Tuesday, January 16, 2018

ATA affiliates continue to cite safety record at HOS hearings


Friday, January 29, 2010
American Trucking Association speakers continue to stress the need for a change in the sleeper berth rule. (The Trucker file photo)
American Trucking Association speakers continue to stress the need for a change in the sleeper berth rule. (The Trucker file photo)

DAVENPORT, Iowa — Speaking Thursday at the last of four Federal Motor Carrier Safety Administration’s scheduled hearing sessions on the rewriting of the Hours of Service rule, representatives from affiliates and member companies of the American Trucking Associations (ATA) and other trucking industry speakers continued to relay the same message that today there’s no refuting the numbers: “Safety has improved under the current HOS rules.”

Brenda Neville, president of the Iowa Motor Truck Association (IMTA), an ATA affiliate, was the first speakers.

In her remarks on behalf of IMTA, the Illinois Trucking Association and ATA, Neville told the FMCSA that the current rules are working and most should be retained.

“The truck-involved fatality rate has reached an all-time low under the current Hours of Services rules,”  Neville said.  “These are good rules that allow drivers to gain quality rest.”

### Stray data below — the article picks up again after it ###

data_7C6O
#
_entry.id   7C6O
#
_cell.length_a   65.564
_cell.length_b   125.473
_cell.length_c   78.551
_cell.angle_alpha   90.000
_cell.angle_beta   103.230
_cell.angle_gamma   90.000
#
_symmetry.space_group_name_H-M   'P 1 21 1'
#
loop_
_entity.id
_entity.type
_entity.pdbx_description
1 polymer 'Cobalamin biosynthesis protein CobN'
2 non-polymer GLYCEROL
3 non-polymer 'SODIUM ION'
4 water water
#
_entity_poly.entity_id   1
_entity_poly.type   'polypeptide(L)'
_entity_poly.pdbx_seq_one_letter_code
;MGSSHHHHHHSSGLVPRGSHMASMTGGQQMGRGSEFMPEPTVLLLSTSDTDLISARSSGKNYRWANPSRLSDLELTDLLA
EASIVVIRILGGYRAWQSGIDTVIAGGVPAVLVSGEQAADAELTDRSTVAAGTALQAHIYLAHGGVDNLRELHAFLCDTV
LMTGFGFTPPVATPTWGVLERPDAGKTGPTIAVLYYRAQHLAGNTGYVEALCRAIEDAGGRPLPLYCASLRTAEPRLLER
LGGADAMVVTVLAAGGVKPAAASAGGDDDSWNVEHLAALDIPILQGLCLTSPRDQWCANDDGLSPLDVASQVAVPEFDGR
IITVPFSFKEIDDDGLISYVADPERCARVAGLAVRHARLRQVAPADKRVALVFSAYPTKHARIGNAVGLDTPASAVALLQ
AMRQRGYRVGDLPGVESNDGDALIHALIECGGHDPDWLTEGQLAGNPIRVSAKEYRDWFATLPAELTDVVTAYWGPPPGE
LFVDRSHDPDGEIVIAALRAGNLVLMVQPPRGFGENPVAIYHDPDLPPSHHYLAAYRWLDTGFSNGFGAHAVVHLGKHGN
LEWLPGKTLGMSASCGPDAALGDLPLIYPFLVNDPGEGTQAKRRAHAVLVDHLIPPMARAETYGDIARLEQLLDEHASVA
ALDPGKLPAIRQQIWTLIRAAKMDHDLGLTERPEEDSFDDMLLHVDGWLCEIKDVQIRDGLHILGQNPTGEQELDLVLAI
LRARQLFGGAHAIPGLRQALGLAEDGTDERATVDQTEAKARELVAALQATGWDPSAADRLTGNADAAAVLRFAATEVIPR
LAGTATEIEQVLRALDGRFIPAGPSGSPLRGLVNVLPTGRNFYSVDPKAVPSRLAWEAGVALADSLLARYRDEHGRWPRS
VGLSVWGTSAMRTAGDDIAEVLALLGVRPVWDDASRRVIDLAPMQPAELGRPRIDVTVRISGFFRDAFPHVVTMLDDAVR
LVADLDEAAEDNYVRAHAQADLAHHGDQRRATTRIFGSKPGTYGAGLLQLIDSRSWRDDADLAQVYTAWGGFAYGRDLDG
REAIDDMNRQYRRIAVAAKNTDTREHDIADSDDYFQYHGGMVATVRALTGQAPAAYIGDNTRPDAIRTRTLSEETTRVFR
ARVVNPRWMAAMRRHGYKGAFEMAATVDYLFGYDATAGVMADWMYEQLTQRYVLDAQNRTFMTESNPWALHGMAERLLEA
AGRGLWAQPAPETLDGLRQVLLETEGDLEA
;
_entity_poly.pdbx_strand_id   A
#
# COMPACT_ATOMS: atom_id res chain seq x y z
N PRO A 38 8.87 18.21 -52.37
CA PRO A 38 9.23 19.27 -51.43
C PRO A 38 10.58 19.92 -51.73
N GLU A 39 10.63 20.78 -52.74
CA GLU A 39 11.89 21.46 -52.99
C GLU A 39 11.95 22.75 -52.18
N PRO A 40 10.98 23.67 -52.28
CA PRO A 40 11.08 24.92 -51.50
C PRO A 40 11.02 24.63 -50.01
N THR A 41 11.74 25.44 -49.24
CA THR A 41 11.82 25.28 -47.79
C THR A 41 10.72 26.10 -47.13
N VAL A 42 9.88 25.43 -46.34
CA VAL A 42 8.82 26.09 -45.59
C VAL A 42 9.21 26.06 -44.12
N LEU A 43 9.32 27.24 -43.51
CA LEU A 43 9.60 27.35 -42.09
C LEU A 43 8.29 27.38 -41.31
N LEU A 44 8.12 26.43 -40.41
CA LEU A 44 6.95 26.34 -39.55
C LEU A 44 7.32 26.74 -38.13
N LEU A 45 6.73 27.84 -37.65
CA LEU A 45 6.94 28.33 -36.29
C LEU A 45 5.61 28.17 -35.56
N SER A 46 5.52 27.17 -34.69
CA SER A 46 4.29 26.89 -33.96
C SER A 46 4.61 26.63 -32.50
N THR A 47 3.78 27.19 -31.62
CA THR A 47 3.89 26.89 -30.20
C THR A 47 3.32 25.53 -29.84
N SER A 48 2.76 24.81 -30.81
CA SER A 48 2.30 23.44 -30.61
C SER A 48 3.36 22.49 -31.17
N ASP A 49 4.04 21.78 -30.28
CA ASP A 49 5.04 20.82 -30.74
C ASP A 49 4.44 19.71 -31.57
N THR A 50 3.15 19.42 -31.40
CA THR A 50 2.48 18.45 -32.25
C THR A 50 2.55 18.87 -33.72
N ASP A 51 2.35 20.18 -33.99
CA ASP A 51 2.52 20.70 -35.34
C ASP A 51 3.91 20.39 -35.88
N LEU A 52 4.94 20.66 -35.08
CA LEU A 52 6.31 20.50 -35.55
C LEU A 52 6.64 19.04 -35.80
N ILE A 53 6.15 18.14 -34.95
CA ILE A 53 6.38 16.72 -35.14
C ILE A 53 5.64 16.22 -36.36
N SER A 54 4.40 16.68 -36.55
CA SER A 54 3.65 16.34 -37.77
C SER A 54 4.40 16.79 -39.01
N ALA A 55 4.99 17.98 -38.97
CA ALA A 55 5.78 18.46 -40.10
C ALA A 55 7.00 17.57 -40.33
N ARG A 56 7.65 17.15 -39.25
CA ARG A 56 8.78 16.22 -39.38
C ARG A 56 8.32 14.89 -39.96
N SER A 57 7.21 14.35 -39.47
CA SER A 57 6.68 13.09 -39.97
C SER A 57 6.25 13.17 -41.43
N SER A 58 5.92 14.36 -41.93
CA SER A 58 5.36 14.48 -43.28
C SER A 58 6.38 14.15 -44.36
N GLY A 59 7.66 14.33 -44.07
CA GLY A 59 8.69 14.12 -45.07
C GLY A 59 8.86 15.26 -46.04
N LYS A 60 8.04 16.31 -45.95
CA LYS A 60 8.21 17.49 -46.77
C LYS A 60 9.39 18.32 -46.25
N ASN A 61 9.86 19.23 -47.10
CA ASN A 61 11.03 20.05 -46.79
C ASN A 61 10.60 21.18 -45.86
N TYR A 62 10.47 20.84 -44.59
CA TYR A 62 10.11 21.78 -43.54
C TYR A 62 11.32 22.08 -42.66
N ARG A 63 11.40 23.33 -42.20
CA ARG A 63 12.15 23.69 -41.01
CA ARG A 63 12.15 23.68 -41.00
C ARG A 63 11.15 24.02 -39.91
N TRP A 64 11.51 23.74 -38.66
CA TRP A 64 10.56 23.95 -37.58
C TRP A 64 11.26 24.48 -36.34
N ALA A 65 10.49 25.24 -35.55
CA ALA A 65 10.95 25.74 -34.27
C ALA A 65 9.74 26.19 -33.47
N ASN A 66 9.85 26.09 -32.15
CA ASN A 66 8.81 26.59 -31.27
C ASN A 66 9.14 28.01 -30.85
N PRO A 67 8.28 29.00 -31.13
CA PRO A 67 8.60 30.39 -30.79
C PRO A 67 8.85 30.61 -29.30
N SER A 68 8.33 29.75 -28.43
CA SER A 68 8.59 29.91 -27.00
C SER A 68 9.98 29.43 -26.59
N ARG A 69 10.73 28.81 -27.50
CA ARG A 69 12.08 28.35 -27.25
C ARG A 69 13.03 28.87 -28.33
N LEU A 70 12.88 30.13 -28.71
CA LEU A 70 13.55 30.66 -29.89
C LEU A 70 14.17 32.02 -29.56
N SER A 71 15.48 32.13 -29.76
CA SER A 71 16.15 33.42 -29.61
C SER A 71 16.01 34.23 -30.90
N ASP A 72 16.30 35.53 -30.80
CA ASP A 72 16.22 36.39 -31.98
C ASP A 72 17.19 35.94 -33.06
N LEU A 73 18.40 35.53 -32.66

The most recent figures from the Department of Transportation (DOT) indicate that the truck-involved fatality rate in 2008 declined 12.3 percent to 1.86 per 100 million miles, from 2.12 per 100 million miles in 2007.

This decline marks the largest year-to-year drop ever and the fifth consecutive year the fatality rate has dropped, the ATA said.

Persons injured in large truck crashes went from 44.4 per 100 million miles to 39.6, an 11 percent reduction. Since the new HOS regulations took effect in 2005, the rate of persons injured in large truck crashes has dropped 25 percent and the truck-involved fatality rate has dropped 22 percent. The fatality rate is at its lowest since the DOT began keeping those records in 1975 and has dropped 66 percent since that time.

Neville asked FMCSA to enhance the rules by adding flexibility to the sleeper berth provision, which would improve motor carrier safety and promote overall driver health by encouraging naps, shorter continuous driving periods and a more natural sleep approach.

“Greater flexibility would also help reduce highway congestion and promote operational flexibility,” said Neville. “These important factors would have a positive impact beyond just the trucking industry.”

Neville also said that increasing the availability of safety rest area parking would improve safety for truck drivers and the motoring public as well.

“If we are requiring drivers to abide by hours of service regulations, we need to make it possible for them to do so. Drivers must have the ability to gain quality sleep without worry over the loss of life or property,” Neville said.

The Trucker staff can be reached to comment on this article at editor@thetrucker.com.

 

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